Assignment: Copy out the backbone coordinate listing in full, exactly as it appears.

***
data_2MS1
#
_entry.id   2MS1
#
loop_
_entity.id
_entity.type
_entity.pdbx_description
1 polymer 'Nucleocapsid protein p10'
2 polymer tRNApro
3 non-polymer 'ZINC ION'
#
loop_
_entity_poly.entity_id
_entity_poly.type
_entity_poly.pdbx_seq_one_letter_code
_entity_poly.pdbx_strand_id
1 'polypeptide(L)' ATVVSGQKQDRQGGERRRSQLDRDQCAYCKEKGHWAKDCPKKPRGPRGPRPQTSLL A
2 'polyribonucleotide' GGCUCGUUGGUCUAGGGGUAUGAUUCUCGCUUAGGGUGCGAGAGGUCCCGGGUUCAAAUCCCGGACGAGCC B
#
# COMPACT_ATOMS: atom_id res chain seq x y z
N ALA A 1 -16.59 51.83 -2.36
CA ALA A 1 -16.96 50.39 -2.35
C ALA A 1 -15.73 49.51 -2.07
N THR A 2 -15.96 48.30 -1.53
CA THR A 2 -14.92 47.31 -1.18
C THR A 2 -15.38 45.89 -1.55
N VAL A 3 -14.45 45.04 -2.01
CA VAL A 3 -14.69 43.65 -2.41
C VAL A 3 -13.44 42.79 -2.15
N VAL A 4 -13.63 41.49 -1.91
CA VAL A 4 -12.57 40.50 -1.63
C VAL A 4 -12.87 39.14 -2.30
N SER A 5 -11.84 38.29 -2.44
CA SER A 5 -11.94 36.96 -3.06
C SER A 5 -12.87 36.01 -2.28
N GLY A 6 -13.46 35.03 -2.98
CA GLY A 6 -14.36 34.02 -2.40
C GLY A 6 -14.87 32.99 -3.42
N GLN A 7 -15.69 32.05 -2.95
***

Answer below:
data_2MS1
#
_entry.id   2MS1
#
loop_
_entity.id
_entity.type
_entity.pdbx_description
1 polymer 'Nucleocapsid protein p10'
2 polymer tRNApro
3 non-polymer 'ZINC ION'
#
loop_
_entity_poly.entity_id
_entity_poly.type
_entity_poly.pdbx_seq_one_letter_code
_entity_poly.pdbx_strand_id
1 'polypeptide(L)' ATVVSGQKQDRQGGERRRSQLDRDQCAYCKEKGHWAKDCPKKPRGPRGPRPQTSLL A
2 'polyribonucleotide' GGCUCGUUGGUCUAGGGGUAUGAUUCUCGCUUAGGGUGCGAGAGGUCCCGGGUUCAAAUCCCGGACGAGCC B
#
# COMPACT_ATOMS: atom_id res chain seq x y z
N ALA A 1 -16.59 51.83 -2.36
CA ALA A 1 -16.96 50.39 -2.35
C ALA A 1 -15.73 49.51 -2.07
N THR A 2 -15.96 48.30 -1.53
CA THR A 2 -14.92 47.31 -1.18
C THR A 2 -15.38 45.89 -1.55
N VAL A 3 -14.45 45.04 -2.01
CA VAL A 3 -14.69 43.65 -2.41
C VAL A 3 -13.44 42.79 -2.15
N VAL A 4 -13.63 41.49 -1.91
CA VAL A 4 -12.57 40.50 -1.63
C VAL A 4 -12.87 39.14 -2.30
N SER A 5 -11.84 38.29 -2.44
CA SER A 5 -11.94 36.96 -3.06
C SER A 5 -12.87 36.01 -2.28
N GLY A 6 -13.46 35.03 -2.98
CA GLY A 6 -14.36 34.02 -2.40
C GLY A 6 -14.87 32.99 -3.42
N GLN A 7 -15.69 32.05 -2.95